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18. Now at this point commences the account of the preaching of John, which is presented by all the four. For after the words which I have placed last in the order of his narrative thus far — the words with which he introduces the testimony from the prophet, namely, He shall be called a Nazarene — Matthew proceeds immediately to give us this recital:
In those days came John the Baptist, preaching in the wilderness of Judæa, etc. And Mark, who has told us nothing of the nativity or infancy or youth of the Lord, has made his Gospel begin with the same event — that is to say, with the preaching of John. For it is thus that he sets out: The beginning of the Gospel of Jesus Christ, the Son of God; as it is written in the prophet Isaiah, Behold, I send a messenger before Your face, which shall prepare Your way before You. The voice of one crying in the wilderness, Prepare the way of the Lord, make His paths straight. John was in the wilderness baptizing, and preaching the baptism of repentance for the remission of sins, etc. Luke, again, follows up the passage in which he says, Tiberius Cæsar, Pontius Pilate being governor of Judæa, and Herod being tetrarch of Galilee, and his brother Philip tetrarch of Ituræa and of the region of Trachonitis, and Lysanias the tetrarch of Abilene, Annas and Caiaphas being the high priests, the word of God came unto John, the son of Zacharias, in the wilderness, etc. The Apostle John, too, the most eminent of the four evangelists, after discoursing of the Word of God, who is also the Son, antecedent to all the ages of creaturely existence, inasmuch as all things were made by Him, has introduced in the immediate context his account of the preaching and testimony of John, and proceeds thus: There was a man sent from God, whose name was John. This will be enough at once to make it plain that the narratives concerning John the Baptist given by the four evangelists are not at variance with one another. And there will be no occasion for requiring or demanding that to be done in all detail in this instance which we have already done in the case of the genealogies of the Christ who was born of Mary, to the effect of proving how Matthew and Luke are in harmony with each other, of showing how we might construct one consistent narrative out of the two, and of demonstrating on behoof of those of less acute perception, that although one of these evangelists may mention what the other omits, or omit what the other mentions, he does not thereby make it in any sense difficult to accept the veracity of the account given by the other. For when a single example [of this method of harmonizing] has been set before us, whether in the way in which it has been presented by me, or in some other method in which it may more satisfactorily be exhibited, every man can understand that, in all other similar passages, what he has seen done here may be done again.
19. Accordingly, let us now study, as I have said, the harmony of the four evangelists in the narratives regarding John the Baptist. Matthew proceeds in these terms: In those days came John the Baptist, preaching in the wilderness of Judæa. Mark has not used the phrase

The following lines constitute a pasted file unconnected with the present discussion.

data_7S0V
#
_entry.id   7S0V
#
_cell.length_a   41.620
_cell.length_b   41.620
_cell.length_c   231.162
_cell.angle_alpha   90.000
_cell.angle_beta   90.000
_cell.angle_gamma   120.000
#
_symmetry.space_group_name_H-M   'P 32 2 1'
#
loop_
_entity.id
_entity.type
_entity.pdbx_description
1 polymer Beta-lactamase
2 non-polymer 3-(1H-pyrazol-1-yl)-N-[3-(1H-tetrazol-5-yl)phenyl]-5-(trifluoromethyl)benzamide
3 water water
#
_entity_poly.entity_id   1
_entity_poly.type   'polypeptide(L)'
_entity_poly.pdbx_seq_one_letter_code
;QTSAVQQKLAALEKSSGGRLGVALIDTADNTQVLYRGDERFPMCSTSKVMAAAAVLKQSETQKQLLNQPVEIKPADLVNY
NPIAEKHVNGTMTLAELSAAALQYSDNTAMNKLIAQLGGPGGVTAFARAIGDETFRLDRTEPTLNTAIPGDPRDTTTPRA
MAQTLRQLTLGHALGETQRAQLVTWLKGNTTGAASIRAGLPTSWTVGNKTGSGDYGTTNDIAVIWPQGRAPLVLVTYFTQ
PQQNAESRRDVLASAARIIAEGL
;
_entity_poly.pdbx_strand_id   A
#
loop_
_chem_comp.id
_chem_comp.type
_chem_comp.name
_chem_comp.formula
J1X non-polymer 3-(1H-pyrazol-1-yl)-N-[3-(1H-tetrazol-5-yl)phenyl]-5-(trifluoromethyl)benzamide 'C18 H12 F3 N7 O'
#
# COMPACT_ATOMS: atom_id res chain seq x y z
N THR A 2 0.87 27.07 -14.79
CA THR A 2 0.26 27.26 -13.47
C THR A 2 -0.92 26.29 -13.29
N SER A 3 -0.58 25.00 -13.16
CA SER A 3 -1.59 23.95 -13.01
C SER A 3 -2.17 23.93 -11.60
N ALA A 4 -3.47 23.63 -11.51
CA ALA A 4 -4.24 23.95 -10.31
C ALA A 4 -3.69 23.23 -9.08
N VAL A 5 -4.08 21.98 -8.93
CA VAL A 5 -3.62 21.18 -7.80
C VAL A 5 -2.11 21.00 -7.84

In those days, because he has given no recital of any series of events at the head of his Gospel immediately before this narrative, so that he might be understood to speak in reference to the dates of such events under the terms,
In those days. Luke, on the other hand, with greater precision has defined those times of the preaching or baptism of John, by means of the notes of the temporal power. For he says: Now, in the fifteenth year of the reign of Tiberius Cæsar, Pontius Pilate being governor of Judæa, and Herod being tetrarch of Galilee, and his brother Philip tetrarch of Ituraea and of the region of Trachonitis, and Lysanias the tetrarch of Abilene, Annas and Caiaphas being the high priests, the word of God came unto John, the son of Zacharias, in the wilderness. We ought not, however, to understand that what was actually meant by Matthew when He said,
In those days, was simply the space of days literally limited to the specified period of these powers. On the contrary, it is apparent that he intended the note of time which was conveyed in the phrase
In those days, to be taken to refer to a much longer period. For he first gives us the account of the return of Christ from Egypt after the death of Herod — an incident, indeed, which took place at the time of His infancy or childhood, and with which, consequently, Luke's statement of what befell Him in the temple when He was twelve years of age is quite consistent. Then, immediately after this narrative of the recall of the infant or boy out of Egypt, Matthew continues thus in due order:
Now, in those days came John the Baptist. And thus under that phrase he certainly covers not merely the days of His childhood, but all the days intervening between His nativity and this period at which John began to preach and to baptize. At this period, moreover, Christ is found already to have attained to man's estate; for John and he were of the same age; and it is stated that He was about thirty years of age when He was baptized by the former.
Source. Translated by S.D.F. Salmond. From Nicene and Post-Nicene Fathers, First Series, Vol. 6. Edited by Philip Schaff. (Buffalo, NY: Christian Literature Publishing Co., 1888.) Revised and edited for New Advent by Kevin Knight. <http://www.newadvent.org/fathers/1602206.htm>.
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